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Understanding drivers of peatland extracellular enzyme activity in the PEATcosm experiment: mixed evidence for enzymic latch hypothesisAuthor(s): Karl J. Romanowicz; Evan S. Kane; Lynette R. Potvin; Aleta L. Daniels; Randy Kolka; Erik A. Lilleskov
Source: Plant and Soil. 397(1-2): 371-386.
Publication Series: Scientific Journal (JRNL)
Station: Northern Research Station
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DescriptionAims. Our objective was to assess the impacts of water table position and plant functional groups on peatland extracellular enzyme activity (EEA) framed within the context of the enzymic latch hypothesis. Methods. We utilized a full factorial experiment with 2 water table (WT) treatments (high and low) and 3 plant functional groups (PFG: Ericaceae, sedge, Ericaceae and sedge unmanipulated) in twenty-four 1 m3 intact peatland mesocosms. We measured bulk peat and porewater phase oxidative and hydrolytic enzyme activities monthly from June - October 2012. We also measured physical and porewater chemical constituents in tandem to analyze environmental influences on seasonal enzyme activities. Results. No PFG effects on EEAwith WTaffecting only acid-phosphatase activity in porewater. Strong seasonal dynamics in EEAs overshadowed our manipulations. Analyses indicated phenolic concentrations were influenced by peat redox potential and negatively correlated with phenol oxidase activity as expected from enzymic latch hypothesis. However, no hydrolytic EEA was influenced by total phenolics, but driven largely by seasonal changes in soil temperature and increasing DOC concentrations in porewater. Conclusions. Our results suggest no support for final step in enzymic latch, in which phenolics are posited to regulate hydrolytic EEAs. Mechanisms regulating seasonal influences remain to be elucidated.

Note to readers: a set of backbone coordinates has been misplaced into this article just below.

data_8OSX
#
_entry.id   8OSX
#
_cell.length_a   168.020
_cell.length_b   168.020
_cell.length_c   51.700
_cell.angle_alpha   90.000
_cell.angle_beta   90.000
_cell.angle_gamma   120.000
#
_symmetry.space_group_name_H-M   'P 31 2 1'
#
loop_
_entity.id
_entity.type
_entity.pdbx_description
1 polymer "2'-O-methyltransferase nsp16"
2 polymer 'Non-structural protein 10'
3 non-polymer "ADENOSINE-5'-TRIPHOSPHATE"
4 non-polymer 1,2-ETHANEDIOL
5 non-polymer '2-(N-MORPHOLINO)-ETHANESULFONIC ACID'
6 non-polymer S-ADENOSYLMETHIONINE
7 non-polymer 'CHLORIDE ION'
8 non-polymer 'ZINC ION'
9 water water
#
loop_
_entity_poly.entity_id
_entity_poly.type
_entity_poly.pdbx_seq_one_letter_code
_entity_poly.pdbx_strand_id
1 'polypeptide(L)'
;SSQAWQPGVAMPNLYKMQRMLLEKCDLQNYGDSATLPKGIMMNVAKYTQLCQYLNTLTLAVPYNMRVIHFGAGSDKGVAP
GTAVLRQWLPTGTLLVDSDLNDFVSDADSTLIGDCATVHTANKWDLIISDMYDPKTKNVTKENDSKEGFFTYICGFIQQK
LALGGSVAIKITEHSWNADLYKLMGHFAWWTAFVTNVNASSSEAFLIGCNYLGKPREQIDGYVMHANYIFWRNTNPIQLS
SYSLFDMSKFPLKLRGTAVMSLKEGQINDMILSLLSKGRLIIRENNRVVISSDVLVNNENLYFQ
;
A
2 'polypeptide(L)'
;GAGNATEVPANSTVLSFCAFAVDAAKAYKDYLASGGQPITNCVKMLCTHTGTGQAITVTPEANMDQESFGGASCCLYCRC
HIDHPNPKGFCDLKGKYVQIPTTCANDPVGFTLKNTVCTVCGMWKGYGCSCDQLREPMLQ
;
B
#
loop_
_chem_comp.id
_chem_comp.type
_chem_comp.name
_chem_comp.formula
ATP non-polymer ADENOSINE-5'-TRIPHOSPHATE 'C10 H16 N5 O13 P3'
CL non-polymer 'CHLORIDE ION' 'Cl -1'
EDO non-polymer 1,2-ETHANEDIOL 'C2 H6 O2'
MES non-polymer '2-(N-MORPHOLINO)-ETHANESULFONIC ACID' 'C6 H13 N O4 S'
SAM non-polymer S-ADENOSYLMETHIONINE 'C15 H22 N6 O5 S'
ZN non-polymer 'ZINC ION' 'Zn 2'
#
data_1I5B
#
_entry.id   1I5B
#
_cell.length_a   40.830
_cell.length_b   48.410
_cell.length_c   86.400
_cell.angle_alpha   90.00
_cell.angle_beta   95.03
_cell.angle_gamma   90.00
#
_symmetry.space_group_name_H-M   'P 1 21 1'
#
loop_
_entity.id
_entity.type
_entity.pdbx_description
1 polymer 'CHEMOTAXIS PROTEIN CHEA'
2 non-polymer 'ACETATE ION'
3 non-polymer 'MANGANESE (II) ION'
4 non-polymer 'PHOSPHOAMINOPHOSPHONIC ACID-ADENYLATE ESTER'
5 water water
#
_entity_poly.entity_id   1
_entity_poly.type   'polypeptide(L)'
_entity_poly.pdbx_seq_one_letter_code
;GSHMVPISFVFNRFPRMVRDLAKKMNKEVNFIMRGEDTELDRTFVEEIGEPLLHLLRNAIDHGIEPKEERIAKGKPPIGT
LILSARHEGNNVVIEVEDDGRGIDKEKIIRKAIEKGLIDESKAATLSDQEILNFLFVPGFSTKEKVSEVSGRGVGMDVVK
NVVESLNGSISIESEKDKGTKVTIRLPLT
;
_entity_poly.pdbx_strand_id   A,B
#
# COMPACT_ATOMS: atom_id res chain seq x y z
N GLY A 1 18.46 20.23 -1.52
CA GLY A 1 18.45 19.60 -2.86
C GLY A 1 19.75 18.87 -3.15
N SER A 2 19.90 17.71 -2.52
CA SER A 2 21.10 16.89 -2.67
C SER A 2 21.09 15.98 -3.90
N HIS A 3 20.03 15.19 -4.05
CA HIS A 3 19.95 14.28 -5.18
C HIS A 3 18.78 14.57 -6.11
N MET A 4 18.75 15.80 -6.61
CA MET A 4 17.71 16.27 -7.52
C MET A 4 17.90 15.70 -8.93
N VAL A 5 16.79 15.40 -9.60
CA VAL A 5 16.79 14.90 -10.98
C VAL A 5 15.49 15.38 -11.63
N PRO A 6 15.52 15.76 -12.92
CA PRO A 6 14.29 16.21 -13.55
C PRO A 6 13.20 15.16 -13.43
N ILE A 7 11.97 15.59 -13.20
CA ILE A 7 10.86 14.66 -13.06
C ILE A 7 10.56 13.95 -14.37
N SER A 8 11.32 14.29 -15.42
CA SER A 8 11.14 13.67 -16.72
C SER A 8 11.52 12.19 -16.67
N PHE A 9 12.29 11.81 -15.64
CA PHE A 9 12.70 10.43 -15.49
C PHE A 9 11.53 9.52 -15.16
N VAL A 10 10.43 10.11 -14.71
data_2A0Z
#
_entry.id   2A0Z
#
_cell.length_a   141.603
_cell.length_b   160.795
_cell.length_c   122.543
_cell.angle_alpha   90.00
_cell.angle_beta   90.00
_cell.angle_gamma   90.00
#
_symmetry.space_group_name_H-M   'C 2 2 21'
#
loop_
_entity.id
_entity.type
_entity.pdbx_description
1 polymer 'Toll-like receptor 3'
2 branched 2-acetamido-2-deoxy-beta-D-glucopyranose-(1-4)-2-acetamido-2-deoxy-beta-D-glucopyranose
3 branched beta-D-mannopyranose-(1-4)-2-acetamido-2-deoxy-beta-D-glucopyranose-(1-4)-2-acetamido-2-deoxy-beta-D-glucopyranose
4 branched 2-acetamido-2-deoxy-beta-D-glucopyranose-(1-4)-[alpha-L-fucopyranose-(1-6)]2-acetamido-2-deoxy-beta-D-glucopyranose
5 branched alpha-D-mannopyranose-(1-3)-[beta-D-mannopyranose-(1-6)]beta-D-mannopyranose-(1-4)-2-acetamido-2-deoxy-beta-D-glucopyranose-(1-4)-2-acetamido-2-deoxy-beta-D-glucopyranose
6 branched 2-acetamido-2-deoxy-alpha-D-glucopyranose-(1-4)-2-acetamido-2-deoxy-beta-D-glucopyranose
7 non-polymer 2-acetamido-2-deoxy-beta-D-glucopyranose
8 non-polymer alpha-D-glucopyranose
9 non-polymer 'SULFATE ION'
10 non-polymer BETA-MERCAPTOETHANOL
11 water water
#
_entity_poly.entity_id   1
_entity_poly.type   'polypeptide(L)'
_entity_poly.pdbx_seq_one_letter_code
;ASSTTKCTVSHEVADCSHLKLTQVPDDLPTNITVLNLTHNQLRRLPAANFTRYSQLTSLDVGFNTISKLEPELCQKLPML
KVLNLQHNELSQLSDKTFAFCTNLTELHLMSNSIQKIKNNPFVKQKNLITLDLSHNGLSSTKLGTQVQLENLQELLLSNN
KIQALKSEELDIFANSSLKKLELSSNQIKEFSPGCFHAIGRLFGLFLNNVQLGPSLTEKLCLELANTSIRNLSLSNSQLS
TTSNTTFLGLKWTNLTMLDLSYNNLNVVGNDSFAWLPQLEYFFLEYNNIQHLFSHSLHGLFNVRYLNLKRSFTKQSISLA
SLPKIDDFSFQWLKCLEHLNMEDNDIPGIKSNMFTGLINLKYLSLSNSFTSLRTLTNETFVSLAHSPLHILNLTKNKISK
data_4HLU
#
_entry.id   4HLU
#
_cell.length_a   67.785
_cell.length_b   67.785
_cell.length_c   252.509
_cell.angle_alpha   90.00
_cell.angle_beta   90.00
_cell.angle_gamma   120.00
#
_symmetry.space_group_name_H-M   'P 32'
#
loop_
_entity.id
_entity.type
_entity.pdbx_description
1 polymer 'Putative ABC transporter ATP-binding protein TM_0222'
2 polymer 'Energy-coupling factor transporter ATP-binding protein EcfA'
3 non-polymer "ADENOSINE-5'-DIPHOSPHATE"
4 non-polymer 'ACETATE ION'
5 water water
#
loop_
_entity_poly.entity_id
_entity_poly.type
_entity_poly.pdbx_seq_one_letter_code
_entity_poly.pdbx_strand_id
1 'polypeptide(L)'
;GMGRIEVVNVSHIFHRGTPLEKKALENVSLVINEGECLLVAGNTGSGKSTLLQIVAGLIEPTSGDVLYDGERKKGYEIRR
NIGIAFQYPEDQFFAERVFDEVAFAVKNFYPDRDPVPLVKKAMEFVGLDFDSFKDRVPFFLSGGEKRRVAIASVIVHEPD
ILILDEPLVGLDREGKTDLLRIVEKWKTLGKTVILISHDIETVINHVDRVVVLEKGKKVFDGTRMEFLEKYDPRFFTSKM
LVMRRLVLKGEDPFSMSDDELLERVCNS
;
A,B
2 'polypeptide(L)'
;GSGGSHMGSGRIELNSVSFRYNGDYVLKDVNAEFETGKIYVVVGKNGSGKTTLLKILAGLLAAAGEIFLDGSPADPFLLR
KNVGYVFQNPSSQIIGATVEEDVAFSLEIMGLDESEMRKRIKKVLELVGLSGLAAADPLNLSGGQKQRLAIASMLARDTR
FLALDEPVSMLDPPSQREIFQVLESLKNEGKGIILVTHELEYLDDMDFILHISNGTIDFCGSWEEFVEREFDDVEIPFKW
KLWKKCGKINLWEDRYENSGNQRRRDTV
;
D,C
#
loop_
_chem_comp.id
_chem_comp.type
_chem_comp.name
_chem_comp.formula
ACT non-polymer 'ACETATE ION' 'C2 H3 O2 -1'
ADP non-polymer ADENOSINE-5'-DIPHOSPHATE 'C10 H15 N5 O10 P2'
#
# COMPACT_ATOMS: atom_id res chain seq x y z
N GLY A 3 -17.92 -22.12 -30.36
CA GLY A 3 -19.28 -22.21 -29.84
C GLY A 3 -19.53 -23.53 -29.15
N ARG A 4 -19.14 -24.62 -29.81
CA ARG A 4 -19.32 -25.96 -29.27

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CitationRomanowicz, Karl J.; Kane, Evan S.; Potvin, Lynette R.; Daniels, Aleta L.; Kolka, Randall K.; Lilleskov, Erik A. 2015. Understanding drivers of peatland extracellular enzyme activity in the PEATcosm experiment: mixed evidence for enzymic latch hypothesis. Plant and Soil. 397(1-2): 371-386.
KeywordsPeat, Porewater, Climate change, Extracellular enzyme, Ericaceae, Sedge
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